In fall of 2016 I collected a little water from the North Pole.

From the North Pole or near it. New rain or centuries old ice melt. This or that. Pregnant or not? Actually due to cataclysmic climate conditions it was probably from deep in the glacier or deeper than it should have been. Deeper, older. Now people keep asking me from the Kickstarter: “When can I have my water?”

“It’s been 2 years,” they say, when they write. But then we had a baby and everything got effed up. Effed up for the better, but still effed up.

Effed up is a place I have been trying to get for many years, believing that, when done right, it means you don’t have a body. A Piscean event on a 3-D plane. For a brief moment (10 months) our baby was suspended and so, once I gathered it, was the 6 ounces, divided into two 3 ounces plastic bottles, of water. For my part I was also suspended: on a snow-bedecked artist-crammed boat.

One night, as I lay against my bed board, my porthole wept foam on my head. One night my bunkmate was yelling from sleep about what violence she would do to her ex-husband. One night it was 3 am and I was talking to the Captain, who was topless in pasties and a grass skirt, about my gender. “But what I want to know is what do you FEEL, Jess!!??” he slammed his beer mug on the bar top/his chest.

“More boy,” I said. (=more comfortable for Captain, allows more body swimming for me.)

And anyway, hasn’t this all been such a FLUID experience?

Except I live in Los Angeles, land of cracked sidewalks + drought. This morning at the organic grocery store a woman refused to enter the bathroom with me, even when I assured her: “I’m a woman?”

Now the first year of our baby’s life has sped by. Still, sometimes I squander my small ration of free time on Etsy or eBay looking for the right vessel so I can finally send the water off. I want to honor it with a container that’s vintage or scientific, but not “too.” It came from a place that resists bullshit/commodification: Fjortende Julibukta glacier, near 79 degrees North.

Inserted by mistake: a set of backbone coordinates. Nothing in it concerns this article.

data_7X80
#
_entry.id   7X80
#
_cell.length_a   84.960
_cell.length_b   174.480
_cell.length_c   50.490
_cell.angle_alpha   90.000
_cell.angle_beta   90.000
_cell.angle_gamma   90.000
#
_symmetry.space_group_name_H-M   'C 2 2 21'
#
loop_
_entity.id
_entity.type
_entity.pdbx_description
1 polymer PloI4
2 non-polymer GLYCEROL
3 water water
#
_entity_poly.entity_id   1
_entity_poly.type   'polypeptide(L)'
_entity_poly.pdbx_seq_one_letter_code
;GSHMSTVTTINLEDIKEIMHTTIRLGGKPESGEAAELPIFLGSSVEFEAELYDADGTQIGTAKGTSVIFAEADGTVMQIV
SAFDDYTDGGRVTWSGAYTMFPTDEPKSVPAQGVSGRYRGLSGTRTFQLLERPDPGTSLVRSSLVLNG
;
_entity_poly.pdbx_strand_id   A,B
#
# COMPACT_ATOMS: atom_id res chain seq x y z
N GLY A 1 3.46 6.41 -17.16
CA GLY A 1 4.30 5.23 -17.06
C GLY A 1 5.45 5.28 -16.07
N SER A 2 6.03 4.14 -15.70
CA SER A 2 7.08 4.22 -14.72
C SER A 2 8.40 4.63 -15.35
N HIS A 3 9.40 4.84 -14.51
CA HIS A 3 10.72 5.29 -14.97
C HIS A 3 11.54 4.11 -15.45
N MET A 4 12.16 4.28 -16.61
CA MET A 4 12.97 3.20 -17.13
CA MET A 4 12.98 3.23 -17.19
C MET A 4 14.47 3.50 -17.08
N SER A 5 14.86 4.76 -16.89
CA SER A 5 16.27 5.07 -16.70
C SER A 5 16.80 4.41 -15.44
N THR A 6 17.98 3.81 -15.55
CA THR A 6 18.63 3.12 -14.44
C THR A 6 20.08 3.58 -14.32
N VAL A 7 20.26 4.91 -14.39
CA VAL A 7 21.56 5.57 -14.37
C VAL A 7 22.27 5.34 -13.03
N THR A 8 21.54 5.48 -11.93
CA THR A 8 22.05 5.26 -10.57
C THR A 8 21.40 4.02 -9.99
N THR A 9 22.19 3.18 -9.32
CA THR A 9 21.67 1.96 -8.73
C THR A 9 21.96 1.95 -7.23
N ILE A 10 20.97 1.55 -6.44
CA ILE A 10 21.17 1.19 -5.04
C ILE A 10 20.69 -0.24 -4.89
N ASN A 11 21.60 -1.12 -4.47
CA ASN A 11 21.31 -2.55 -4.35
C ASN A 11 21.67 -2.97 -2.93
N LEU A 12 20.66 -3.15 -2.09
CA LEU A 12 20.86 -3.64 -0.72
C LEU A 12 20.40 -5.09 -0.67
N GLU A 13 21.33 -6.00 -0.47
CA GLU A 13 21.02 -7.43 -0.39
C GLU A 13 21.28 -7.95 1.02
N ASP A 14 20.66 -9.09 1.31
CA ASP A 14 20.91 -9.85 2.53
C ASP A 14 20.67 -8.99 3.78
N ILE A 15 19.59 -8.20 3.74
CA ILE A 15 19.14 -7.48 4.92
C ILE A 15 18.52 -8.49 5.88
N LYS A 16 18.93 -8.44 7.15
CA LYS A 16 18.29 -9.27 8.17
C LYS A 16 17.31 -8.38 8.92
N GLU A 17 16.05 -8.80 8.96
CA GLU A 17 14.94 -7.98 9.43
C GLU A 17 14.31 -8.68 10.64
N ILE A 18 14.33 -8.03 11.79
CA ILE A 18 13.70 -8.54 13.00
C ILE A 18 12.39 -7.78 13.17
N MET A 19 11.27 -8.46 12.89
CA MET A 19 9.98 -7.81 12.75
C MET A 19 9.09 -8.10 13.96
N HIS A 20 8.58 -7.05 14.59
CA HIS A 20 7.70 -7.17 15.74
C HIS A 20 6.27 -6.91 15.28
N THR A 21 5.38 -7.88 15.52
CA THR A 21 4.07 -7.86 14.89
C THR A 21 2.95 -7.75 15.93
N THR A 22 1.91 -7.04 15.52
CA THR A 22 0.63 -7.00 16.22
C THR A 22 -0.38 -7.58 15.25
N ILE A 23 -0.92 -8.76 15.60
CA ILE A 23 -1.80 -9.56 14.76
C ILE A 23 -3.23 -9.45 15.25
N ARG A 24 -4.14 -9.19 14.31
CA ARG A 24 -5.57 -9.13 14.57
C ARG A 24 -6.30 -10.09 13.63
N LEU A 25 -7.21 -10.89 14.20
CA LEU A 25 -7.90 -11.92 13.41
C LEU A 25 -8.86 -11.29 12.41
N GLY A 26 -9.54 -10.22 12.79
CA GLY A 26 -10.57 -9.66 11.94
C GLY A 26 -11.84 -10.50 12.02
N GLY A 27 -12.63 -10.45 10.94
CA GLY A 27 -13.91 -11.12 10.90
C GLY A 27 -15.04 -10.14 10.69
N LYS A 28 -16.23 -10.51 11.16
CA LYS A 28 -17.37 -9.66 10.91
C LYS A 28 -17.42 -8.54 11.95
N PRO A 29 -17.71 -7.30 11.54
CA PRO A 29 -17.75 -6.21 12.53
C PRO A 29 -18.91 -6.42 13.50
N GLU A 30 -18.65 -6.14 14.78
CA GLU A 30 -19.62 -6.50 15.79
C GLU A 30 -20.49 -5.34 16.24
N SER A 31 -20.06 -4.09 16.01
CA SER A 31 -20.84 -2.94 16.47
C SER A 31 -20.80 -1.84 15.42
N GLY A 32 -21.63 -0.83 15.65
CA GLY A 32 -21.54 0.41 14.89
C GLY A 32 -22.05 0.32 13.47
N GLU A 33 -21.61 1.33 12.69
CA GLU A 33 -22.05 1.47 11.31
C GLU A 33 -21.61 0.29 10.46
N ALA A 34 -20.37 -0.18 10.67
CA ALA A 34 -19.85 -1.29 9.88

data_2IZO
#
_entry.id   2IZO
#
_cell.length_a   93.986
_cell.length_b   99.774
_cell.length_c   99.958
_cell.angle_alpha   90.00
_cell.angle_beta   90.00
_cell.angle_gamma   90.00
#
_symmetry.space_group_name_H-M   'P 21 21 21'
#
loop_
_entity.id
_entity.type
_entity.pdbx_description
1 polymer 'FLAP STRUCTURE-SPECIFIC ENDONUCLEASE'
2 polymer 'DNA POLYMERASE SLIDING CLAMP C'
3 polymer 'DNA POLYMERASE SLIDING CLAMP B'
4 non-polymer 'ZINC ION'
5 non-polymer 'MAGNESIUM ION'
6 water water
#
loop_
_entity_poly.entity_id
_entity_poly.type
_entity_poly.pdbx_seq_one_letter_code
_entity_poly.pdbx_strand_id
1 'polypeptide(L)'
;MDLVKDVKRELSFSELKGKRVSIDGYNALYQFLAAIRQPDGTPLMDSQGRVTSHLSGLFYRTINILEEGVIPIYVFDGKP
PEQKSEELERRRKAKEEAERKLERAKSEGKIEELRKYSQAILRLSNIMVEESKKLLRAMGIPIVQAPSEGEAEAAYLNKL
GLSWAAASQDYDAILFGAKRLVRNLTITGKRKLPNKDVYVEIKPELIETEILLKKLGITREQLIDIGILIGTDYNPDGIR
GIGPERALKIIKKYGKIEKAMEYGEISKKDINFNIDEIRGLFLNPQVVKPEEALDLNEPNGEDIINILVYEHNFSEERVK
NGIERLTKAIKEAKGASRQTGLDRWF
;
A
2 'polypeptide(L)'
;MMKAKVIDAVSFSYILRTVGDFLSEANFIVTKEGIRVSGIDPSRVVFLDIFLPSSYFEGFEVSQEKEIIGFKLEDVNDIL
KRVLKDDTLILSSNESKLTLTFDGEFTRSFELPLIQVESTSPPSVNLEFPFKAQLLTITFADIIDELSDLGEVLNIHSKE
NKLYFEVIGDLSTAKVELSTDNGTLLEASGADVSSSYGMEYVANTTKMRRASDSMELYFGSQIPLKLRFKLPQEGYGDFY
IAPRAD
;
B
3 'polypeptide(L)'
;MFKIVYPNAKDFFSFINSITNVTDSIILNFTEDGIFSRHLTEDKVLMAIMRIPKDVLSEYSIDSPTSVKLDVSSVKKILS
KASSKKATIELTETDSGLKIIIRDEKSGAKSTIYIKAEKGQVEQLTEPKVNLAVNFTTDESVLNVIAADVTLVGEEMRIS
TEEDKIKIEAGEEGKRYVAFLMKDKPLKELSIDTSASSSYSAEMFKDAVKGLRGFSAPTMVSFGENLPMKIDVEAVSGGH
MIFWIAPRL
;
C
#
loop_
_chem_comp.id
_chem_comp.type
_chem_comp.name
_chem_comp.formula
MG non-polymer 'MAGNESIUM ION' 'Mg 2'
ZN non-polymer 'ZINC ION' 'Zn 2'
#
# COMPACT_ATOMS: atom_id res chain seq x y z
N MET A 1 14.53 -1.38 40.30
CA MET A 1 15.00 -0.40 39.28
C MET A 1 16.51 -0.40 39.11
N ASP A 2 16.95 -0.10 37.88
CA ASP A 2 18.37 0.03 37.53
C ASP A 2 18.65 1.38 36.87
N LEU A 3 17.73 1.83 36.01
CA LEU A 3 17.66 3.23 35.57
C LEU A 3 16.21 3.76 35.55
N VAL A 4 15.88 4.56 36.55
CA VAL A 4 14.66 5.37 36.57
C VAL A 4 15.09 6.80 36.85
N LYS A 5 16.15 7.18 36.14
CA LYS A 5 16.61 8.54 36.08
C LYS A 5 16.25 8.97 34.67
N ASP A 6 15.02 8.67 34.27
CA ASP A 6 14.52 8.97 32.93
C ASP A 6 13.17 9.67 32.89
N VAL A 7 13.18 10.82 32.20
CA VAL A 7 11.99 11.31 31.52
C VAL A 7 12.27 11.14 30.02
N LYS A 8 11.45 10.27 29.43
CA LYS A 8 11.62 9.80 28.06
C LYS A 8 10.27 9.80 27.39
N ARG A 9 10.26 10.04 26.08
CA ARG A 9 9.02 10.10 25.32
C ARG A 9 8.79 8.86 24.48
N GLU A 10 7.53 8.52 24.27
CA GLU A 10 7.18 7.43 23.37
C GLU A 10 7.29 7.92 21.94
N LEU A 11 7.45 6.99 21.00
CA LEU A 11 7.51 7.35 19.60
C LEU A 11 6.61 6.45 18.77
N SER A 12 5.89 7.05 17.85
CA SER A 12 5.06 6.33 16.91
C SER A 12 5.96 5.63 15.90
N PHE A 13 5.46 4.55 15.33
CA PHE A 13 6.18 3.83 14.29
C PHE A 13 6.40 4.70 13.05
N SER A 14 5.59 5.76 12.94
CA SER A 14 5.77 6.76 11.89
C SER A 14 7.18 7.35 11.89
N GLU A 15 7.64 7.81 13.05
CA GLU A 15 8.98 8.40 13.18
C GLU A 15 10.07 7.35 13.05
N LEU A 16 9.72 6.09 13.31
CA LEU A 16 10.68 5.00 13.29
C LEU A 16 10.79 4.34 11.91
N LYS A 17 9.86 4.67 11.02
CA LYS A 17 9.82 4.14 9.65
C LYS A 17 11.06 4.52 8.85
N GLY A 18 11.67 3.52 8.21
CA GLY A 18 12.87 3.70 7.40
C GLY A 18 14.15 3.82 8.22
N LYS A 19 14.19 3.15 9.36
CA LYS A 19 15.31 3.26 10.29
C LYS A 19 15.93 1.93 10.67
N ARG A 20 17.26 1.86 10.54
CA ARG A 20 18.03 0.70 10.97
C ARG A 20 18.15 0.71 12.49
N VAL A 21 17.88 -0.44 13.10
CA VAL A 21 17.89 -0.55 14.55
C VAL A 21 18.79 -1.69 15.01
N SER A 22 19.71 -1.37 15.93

It must have rained 5 inches just that hour. We all know THE WATER, in Tsunmai-like portions, is coming. Nowhere on Earth to put it! My best conversation of the week? “I don’t like masturbating,” I admit.

“But what about showing up for self-love?” she says back.

It’s the paralysis of email, of contact. I leave replies unsent, easy texts unreturned. Even this started fun but became burdened by its eventual sending. We parents are so tired, our spirits shaved down to nubs. Our baby Osa flicks my eyelids open. There are flecks in the bottles, salt and minerals. When I finally scooped it up, knee-deep in icy slush, I was collecting bear follicles/long stretches of personless time/Osa’s kismet-like, still-occurring entrance into all our worldly stuff.

Is an aqueous state better? Do we have to be here, to be here? Walruses, those giant porous screens, nap for a week if they want.

Jess Arndt was born in Washington State, and lives and works in Los Angeles. They received their MFA at Bard and were a 2013 Graywolf SLS Fellow and 2010 Fiction Fellow at the New York Foundation of the Arts. They have written for Fence, BOMB, Aufgabe, and the art journal Parkett, among others. They are co-founder of New Herring Press. Their debut collection of short stories, LARGE ANIMALS was published in 2017 by Catapult Press.